The phalanxes had been advancing in column. Now, as the leading unit halted just out of archery range, the other phalanxes came abreast. Next Alexander deployed his cavalry. Parmenio would take command of the squadrons on the left.
‘Do not lose contact with the sea,’ he told Parmenio. ‘The enemy may try to turn our left flank. Do not let him!’ Alexander himself then went to the right, which he felt would be the decisive point. With him were his best troops, the Thessalian cavalry and his own Macedonian Cavalry Companions.
Some horsemen and archers made a quick sally into the foothills on the right, and the Persian cavalry screen promptly withdrew. With that, the Persian disposition became a bit more visible. In the center of the line was the Royal Bodyguard, 2,000 hand-picked troops whose spear butts were decorated with golden quinces. Behind them was their Great King in an imposing ornamental chariot. On either side, filling out the line, were the best of Darius’ infantry–the Greek mercenaries plus the cardaces, the latter lightly armed Persian youths who had just completed their military training. As part of their defense, the Persians had placed upright sharpened stakes along the riverbank, especially at those points where the river was dangerously low.
Massed behind the front line were the thousands of Persian irregulars. With grim satisfaction, Alexander noted that while Darius had the advantage of numerical superiority, the comparative narrowness of the valley effectively kept him from making much use of that advantage.
Suddenly he saw Darius’ true battle plan. The Persian cavalry, including those who had begun the day acting as a screen, now moved swiftly behind the Persian front line and took up positions near the sea. It suddenly became obvious their main attack, led by the able Nabarzanes, would be made against the Macedonian left!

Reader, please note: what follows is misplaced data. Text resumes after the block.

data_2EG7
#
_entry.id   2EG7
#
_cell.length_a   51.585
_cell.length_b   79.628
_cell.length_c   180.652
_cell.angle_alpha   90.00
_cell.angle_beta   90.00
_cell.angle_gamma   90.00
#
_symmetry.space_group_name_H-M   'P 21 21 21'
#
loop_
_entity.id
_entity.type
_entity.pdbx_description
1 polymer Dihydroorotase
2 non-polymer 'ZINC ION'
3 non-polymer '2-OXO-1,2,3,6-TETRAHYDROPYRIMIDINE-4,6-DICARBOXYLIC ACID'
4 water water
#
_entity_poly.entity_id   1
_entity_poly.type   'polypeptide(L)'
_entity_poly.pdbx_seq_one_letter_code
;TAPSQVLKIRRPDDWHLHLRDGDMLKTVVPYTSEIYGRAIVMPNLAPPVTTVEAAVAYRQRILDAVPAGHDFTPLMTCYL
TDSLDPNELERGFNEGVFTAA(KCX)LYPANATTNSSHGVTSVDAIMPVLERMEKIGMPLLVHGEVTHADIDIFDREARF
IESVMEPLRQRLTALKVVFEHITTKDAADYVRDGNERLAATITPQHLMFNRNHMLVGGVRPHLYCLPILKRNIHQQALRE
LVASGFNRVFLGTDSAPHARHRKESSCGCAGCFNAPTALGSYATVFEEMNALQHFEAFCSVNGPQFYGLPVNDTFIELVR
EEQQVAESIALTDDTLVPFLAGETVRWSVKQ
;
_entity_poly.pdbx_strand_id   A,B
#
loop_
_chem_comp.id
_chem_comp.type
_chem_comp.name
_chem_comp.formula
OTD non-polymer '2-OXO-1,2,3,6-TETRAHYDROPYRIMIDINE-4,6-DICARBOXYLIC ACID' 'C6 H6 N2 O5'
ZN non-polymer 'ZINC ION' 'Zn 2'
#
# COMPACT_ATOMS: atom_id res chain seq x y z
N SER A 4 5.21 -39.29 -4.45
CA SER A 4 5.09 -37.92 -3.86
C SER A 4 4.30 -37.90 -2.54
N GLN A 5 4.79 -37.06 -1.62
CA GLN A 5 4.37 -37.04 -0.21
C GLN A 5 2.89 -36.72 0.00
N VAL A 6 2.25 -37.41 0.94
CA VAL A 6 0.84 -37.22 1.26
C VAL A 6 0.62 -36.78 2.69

Alexander dispatched the Thessalian cavalry to reinforce Parmenio, along with instructions to bend back, but always to maintain contact with the sea in military terms, to ‘refuse the flank.’
The moment had come. Raising his sword, Alexander gave the signal to launch the attack. A trumpet rang out and the phalanxes moved forward, with successive elements echeloned to the left in the formation known as an ‘oblique order.’ On the far right, Alexander and his Cavalry Companions shrieking like fiends, galloped across the river in an all-out charge, scattering the archers and light infantry nearest the mountain. Within moments, the Persian flank had crumbled.
As the troops facing Alexander were fleeing in disorder, the first Macedonian phalanx was becoming engaged, and for them the going was not so easy. With long spears bristling, they had moved forward and been met by swarms of arrows-in the words of one ancient writer,’such a shower of missiles that they collided with one another in the air.’ After splashing across the river, the foot companions had been forced to climb a steep, bramble-covered bank, after which they had been slowed by the sharpened-stake palisades. Understandably, even the well-disciplined Macedonians were having difficulty maintaining cohesion, and to make matters worse, they were up against Darius’ best Greek mercenaries.